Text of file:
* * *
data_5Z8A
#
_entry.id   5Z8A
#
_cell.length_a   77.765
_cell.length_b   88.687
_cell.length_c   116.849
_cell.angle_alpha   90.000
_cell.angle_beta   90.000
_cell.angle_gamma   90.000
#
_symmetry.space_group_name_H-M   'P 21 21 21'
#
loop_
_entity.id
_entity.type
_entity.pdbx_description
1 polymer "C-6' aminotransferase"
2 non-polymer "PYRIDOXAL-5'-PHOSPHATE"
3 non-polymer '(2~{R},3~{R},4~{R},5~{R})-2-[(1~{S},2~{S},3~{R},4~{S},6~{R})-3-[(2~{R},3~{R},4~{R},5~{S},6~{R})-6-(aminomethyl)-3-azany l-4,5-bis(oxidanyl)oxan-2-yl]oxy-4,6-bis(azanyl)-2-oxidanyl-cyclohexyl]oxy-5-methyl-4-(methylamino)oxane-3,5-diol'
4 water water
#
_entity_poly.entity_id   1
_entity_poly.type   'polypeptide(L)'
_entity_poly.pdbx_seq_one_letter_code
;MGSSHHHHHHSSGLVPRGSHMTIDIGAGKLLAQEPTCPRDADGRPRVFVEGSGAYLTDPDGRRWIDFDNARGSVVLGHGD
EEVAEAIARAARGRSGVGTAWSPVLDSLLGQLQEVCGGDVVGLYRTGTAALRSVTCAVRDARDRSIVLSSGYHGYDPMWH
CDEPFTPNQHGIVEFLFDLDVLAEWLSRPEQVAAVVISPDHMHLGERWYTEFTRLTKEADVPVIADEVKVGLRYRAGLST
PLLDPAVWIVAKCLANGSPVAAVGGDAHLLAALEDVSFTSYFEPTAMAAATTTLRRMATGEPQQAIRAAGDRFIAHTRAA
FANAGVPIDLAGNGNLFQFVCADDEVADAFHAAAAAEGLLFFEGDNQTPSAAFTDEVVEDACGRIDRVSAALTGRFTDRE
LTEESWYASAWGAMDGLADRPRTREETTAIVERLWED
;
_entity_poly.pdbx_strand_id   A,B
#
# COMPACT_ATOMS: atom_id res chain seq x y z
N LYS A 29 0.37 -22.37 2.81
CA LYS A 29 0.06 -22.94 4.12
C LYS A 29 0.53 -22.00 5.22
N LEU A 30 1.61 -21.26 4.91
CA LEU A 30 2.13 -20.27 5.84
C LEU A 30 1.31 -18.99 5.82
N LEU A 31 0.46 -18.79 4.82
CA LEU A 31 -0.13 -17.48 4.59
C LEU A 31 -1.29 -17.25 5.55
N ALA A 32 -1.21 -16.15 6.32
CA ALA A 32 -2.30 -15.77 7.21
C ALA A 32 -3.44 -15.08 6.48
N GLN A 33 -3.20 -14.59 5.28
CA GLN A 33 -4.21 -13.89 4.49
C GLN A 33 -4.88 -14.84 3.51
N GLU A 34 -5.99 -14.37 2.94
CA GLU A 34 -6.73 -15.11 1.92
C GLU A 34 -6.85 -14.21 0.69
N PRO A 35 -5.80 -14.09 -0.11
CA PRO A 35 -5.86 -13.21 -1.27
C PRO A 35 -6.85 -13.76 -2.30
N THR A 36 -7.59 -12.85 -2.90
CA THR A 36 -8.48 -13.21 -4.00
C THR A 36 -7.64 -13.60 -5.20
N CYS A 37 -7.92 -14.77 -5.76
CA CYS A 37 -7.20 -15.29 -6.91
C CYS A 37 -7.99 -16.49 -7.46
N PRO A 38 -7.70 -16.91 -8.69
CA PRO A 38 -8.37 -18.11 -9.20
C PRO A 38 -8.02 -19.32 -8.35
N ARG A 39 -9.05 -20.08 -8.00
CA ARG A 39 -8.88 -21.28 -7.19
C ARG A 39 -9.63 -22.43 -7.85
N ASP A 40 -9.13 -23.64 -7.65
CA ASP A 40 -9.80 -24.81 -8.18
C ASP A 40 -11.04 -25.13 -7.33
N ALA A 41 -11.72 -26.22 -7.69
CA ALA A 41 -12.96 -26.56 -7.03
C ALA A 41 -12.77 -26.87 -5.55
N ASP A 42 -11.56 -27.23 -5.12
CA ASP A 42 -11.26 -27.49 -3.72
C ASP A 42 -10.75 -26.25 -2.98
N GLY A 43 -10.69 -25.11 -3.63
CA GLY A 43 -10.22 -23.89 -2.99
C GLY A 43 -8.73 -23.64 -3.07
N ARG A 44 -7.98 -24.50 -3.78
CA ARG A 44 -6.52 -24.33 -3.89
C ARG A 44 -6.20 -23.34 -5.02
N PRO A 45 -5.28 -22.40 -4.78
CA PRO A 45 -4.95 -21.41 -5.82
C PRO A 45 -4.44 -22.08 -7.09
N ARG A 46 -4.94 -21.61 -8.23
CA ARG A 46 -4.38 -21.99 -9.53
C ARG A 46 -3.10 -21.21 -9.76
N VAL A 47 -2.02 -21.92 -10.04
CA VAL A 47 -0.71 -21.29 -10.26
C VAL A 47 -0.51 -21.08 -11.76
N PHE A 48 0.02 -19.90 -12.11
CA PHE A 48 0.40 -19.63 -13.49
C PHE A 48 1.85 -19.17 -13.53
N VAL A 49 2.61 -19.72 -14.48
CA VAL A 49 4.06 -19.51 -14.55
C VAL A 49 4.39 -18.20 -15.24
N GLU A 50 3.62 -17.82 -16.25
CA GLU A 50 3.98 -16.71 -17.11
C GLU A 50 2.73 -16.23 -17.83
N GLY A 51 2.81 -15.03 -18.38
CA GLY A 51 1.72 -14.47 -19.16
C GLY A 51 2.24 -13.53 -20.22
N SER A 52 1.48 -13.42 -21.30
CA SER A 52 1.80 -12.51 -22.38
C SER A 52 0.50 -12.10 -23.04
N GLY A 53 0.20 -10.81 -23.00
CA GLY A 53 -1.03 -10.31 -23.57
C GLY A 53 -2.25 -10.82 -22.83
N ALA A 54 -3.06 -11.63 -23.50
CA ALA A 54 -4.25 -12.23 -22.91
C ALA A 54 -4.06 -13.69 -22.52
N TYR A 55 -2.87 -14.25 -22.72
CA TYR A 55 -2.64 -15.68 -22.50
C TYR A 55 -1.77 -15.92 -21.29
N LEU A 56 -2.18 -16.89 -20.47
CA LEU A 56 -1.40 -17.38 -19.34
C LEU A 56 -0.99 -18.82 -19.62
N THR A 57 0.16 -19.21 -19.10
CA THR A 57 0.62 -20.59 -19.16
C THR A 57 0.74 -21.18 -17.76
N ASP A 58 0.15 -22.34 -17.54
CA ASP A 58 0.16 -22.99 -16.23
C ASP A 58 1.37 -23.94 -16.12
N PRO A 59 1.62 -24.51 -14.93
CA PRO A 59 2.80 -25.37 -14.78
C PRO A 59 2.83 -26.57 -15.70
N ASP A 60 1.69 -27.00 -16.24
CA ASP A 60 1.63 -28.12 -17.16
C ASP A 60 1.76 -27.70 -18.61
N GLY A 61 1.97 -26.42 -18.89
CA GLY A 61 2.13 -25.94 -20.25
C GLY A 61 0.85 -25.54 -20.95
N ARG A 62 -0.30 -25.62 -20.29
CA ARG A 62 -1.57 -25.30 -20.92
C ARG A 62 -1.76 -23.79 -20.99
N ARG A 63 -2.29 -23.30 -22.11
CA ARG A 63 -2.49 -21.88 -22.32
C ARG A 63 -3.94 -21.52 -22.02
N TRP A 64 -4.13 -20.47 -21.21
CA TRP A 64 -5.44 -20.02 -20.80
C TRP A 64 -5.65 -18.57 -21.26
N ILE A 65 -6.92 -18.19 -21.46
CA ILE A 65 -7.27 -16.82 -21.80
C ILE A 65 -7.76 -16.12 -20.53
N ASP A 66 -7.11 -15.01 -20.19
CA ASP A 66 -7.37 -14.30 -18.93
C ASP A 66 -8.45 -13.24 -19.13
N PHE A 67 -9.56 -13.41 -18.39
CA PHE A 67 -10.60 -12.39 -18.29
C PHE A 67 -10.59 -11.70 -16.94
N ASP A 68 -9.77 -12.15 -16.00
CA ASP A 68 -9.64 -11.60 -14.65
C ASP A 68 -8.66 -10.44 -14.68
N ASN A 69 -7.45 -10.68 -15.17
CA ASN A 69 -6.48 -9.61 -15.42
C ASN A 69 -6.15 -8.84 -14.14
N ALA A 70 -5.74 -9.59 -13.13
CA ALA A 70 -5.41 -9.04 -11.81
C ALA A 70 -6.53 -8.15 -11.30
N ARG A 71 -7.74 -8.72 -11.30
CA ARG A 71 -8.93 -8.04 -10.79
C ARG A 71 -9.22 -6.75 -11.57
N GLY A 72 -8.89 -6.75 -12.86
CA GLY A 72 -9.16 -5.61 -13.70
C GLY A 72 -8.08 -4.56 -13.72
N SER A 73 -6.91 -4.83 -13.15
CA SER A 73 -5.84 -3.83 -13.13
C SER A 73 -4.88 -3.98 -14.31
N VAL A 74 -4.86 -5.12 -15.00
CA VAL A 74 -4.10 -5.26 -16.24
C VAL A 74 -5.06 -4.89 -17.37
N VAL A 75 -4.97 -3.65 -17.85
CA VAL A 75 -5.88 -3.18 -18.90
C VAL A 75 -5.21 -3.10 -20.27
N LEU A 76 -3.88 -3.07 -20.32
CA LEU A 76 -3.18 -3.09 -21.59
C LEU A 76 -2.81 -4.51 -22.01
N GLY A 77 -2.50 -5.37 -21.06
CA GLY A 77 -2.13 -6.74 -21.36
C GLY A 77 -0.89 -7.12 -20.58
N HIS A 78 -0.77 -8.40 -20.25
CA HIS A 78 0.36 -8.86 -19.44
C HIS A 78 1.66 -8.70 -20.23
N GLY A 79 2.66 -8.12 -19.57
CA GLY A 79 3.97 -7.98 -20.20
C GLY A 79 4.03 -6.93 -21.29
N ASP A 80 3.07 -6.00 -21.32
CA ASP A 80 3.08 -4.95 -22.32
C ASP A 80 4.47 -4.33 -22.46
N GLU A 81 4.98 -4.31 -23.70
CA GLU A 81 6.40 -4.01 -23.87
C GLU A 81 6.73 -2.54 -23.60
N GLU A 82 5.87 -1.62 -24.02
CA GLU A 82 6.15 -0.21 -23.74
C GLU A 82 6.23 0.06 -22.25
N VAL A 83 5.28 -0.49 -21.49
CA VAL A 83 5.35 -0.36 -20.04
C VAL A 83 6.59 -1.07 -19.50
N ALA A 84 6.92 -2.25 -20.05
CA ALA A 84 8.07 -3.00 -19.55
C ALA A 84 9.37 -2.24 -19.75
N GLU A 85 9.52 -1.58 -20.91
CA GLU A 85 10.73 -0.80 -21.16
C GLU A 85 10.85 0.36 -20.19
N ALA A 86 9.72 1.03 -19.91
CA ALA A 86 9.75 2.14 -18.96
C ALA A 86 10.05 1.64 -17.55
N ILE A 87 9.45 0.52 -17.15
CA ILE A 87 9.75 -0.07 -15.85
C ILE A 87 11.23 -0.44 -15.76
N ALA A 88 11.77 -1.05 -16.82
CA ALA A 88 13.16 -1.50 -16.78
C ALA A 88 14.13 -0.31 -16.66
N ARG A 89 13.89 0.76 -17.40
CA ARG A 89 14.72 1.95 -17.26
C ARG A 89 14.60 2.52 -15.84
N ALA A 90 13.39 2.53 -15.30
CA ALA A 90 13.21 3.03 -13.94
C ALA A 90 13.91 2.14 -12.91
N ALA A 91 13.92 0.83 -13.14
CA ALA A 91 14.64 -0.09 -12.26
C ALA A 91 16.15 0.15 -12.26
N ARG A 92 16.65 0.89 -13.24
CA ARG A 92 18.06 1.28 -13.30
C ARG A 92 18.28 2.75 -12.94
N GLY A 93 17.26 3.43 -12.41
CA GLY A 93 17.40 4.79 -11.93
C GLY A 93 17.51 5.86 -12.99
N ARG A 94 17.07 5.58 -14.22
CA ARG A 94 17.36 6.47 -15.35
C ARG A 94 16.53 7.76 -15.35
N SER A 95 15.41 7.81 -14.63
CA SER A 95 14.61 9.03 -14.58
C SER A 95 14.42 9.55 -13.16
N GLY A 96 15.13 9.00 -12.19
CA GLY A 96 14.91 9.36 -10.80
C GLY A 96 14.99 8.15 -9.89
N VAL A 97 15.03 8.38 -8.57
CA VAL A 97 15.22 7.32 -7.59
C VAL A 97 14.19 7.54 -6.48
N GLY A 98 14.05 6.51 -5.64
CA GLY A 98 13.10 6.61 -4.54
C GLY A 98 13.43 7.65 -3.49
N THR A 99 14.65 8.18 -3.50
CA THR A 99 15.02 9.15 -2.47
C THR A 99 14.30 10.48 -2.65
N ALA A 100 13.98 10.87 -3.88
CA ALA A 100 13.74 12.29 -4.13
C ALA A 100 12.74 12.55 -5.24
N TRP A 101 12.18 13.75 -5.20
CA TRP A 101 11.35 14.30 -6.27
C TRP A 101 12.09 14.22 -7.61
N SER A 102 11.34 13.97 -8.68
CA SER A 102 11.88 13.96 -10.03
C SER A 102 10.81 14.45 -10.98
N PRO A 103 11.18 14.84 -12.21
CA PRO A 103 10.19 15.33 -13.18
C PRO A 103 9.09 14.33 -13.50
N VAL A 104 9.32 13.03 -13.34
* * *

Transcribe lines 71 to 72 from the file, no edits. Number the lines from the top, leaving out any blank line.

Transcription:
C ASP A 40 -11.04 -25.13 -7.33
N ALA A 41 -11.72 -26.22 -7.69